Simone was working in a highly stressful academic position, and although she was well paid, she was also unwell and burned out. Then one day she decided enough was enough and she made the brave decision to leave. Now she is a full time artists who spends nearly every day in the studio. We interviewed Simone, you can read about her journey here….
I am a white cis-gendered heterosexual migrant woman living and working in the Blue Ridge Mountains of Virginia. I seek to develop a visual vocabulary that acknowledges women’s historically unpaid and invisible labour. My work is at the crossroads of craft and creative technologies, weaving together high stitch density embroidery, spirituality, and social practice.
As I work, I see my mother’s hands. I am indebted to her passion for craft and her willingness to pass on that passion to me. Her ability to up-cycle and “make do” with available materials made a childhood home for me in working-class suburban Australia. I see the same tenacity in my neighbours in my adopted home on Catawba Mountain.
I strive to improve community health by offering hand stitching workshops, and I am an ardent advocate for social justice. I firmly believe that making and viewing art and craft can make a significant contribution to our well-being.
Textiles. Silk in particular. Also, love ink pencils on black watercolour paper. In my studio, I have three sewing machines and two computers, all of which are used regularly. Favourite books at the moment are not art books, but the following inspire my art.
“The Energy Codes” Dr. Sue Morter.
“Eastern Body, Western Mind” Anodea Judith.
“The Universe Has Your Back” Gabrielle Bernstein
Don’t worry about what other people think. It’s your life, follow your passion.
Before the Hub, I was making art and exhibiting, but I was not selling. In fact, I was spending all my spare dollars on materials and paying entry and exhibition fees. I didn’t even know how much I was spending because I was too scared to really know the cost. Now I know what my monthly expenses are and I know how much I need to sell my work for to make a profit. I am also aware of how long it takes to make a piece of art, and I am also motivated to finish work to get it on my website for sale.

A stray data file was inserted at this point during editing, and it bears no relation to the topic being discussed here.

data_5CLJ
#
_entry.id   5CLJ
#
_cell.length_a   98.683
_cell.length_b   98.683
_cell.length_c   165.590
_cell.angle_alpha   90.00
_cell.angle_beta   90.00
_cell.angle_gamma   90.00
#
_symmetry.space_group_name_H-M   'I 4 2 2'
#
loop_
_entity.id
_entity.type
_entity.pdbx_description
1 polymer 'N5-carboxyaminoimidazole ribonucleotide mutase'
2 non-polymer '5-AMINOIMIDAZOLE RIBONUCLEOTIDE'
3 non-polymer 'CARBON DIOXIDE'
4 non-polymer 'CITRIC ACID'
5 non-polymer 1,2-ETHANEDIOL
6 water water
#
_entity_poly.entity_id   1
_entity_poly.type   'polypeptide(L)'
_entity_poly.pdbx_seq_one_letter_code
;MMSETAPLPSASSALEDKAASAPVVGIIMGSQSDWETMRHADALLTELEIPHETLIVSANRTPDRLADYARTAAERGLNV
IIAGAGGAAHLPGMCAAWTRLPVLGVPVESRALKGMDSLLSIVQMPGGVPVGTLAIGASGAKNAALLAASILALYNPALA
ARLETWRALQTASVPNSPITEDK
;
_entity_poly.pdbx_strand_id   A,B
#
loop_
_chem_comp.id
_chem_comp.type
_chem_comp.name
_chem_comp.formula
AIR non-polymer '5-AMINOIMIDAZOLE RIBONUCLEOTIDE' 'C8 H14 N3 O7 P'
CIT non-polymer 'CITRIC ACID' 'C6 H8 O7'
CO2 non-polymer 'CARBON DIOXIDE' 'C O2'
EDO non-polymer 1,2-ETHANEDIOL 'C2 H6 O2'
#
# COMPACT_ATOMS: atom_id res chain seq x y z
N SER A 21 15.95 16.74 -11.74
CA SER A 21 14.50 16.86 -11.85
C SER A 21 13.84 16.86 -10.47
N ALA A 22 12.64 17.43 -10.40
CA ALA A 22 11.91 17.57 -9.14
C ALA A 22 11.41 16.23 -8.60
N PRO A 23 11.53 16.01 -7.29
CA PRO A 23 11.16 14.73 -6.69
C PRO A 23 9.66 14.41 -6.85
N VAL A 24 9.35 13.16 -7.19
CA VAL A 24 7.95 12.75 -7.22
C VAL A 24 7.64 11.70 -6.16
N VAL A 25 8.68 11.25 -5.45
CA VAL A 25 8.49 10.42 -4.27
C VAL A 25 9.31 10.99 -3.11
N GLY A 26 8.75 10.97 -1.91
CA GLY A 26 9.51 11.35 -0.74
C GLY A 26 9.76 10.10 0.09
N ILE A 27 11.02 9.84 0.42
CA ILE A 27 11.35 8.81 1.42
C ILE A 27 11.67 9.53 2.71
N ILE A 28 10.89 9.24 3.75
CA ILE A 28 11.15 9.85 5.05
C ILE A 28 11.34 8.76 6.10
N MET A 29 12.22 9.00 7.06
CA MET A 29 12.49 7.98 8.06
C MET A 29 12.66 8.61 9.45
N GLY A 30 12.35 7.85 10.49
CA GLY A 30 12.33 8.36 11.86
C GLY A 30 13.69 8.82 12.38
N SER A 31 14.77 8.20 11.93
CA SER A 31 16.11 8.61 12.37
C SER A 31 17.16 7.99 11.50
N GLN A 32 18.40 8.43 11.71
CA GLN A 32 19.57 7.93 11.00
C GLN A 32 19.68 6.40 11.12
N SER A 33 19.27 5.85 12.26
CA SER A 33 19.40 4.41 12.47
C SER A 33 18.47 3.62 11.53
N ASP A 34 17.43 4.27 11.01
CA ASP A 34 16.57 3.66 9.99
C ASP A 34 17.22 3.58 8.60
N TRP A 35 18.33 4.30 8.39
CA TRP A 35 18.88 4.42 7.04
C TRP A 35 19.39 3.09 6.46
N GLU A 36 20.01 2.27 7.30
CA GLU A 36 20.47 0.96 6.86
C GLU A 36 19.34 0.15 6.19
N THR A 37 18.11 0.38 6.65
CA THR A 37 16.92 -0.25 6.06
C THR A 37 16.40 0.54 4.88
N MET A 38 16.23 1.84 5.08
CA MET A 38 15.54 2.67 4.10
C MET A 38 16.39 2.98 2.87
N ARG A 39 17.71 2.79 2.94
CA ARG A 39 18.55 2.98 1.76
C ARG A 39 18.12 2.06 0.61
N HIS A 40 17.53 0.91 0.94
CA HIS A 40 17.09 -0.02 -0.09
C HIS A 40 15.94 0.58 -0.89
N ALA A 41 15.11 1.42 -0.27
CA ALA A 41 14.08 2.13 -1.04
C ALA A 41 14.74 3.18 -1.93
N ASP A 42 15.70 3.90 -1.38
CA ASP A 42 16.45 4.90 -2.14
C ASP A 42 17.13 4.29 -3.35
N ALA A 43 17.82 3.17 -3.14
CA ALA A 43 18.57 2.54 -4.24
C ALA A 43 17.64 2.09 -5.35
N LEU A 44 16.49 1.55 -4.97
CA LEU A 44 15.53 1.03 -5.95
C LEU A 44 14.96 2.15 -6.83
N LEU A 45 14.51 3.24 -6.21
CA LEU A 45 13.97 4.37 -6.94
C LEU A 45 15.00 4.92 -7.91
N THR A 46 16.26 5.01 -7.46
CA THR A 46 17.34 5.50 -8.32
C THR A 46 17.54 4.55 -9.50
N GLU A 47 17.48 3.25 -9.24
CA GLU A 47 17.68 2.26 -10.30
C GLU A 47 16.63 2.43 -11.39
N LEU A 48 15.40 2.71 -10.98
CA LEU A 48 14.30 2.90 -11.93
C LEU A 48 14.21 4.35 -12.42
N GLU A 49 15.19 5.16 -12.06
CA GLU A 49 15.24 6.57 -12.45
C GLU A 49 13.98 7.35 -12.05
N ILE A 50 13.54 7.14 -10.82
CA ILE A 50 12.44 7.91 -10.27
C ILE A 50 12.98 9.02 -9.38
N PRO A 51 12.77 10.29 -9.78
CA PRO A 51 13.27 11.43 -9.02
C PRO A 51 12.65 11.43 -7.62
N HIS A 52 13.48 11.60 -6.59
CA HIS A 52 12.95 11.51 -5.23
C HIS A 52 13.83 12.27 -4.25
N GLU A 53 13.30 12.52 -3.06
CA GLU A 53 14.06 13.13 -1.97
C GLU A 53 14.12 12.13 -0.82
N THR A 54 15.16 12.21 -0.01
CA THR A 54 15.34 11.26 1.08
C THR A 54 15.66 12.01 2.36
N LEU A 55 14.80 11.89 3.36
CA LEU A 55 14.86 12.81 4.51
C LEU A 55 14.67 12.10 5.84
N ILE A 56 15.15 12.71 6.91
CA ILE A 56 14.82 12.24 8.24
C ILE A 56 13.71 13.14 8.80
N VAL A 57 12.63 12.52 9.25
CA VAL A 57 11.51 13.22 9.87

Even though I have been an artist for many years and exhibited internationally, I have not felt like a professional. I was an art educator, but now because of the Hub, I feel like a successful artist who sells work regularly.
I am a full-time artist who spends almost every day in the studio. To be a full-time artist has been my life’s ambition and is my biggest achievement. I am living my dream and doing work that feels good, and I believe my work helps others to feel good too. It is not always easy, but my heart is so full of gratitude to be able to spend my mature years in the pursuit of art and craft. We only have this life for such a short time, and it is up to us to make it what we want it to be.
I gave up a very well paying academic position. I was unhappy and unwell. I was giving this job every ounce of energy I had. I loved parts of the job, the teaching part, but all the admin took so much time and energy. At 55, I decided that I didn’t want to keep giving anymore. I wanted a life where all my creative energy would be invested in my own artwork. My new husband encouraged me to leave and to live the life I wanted to live. We made it happen with financial planning and revised budgets. I was prepared to give up shoe shopping and dinners out as well as a lot of other unnecessary indulgences. My life has been simplified. It has been difficult at times, but it has been the best decision. I know I have extended my life because I am happy and so much less stressed.
Stop trying to please people and stop trying to get their approval.
Listen to your inner voice and take the creative risk.
Everything is energy.
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